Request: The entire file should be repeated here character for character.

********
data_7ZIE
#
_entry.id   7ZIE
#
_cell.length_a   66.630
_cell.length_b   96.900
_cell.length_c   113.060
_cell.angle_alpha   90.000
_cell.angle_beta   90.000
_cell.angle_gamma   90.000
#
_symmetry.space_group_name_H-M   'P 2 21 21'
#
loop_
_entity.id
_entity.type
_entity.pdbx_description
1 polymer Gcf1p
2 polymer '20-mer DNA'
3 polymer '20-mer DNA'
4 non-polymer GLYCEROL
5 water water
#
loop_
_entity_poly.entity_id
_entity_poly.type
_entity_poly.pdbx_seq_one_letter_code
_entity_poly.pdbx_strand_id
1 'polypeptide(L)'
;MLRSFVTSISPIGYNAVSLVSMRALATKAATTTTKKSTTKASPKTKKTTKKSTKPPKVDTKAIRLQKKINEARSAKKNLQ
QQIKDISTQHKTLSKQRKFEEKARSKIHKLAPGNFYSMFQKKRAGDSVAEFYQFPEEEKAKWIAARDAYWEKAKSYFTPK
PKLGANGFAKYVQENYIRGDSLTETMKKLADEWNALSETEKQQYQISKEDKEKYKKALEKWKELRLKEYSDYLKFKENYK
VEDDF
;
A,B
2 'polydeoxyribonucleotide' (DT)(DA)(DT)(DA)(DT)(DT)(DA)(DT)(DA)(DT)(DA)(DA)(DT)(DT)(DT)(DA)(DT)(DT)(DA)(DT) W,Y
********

data_7ZIE
#
_entry.id   7ZIE
#
_cell.length_a   66.630
_cell.length_b   96.900
_cell.length_c   113.060
_cell.angle_alpha   90.000
_cell.angle_beta   90.000
_cell.angle_gamma   90.000
#
_symmetry.space_group_name_H-M   'P 2 21 21'
#
loop_
_entity.id
_entity.type
_entity.pdbx_description
1 polymer Gcf1p
2 polymer '20-mer DNA'
3 polymer '20-mer DNA'
4 non-polymer GLYCEROL
5 water water
#
loop_
_entity_poly.entity_id
_entity_poly.type
_entity_poly.pdbx_seq_one_letter_code
_entity_poly.pdbx_strand_id
1 'polypeptide(L)'
;MLRSFVTSISPIGYNAVSLVSMRALATKAATTTTKKSTTKASPKTKKTTKKSTKPPKVDTKAIRLQKKINEARSAKKNLQ
QQIKDISTQHKTLSKQRKFEEKARSKIHKLAPGNFYSMFQKKRAGDSVAEFYQFPEEEKAKWIAARDAYWEKAKSYFTPK
PKLGANGFAKYVQENYIRGDSLTETMKKLADEWNALSETEKQQYQISKEDKEKYKKALEKWKELRLKEYSDYLKFKENYK
VEDDF
;
A,B
2 'polydeoxyribonucleotide' (DT)(DA)(DT)(DA)(DT)(DT)(DA)(DT)(DA)(DT)(DA)(DA)(DT)(DT)(DT)(DA)(DT)(DT)(DA)(DT) W,Y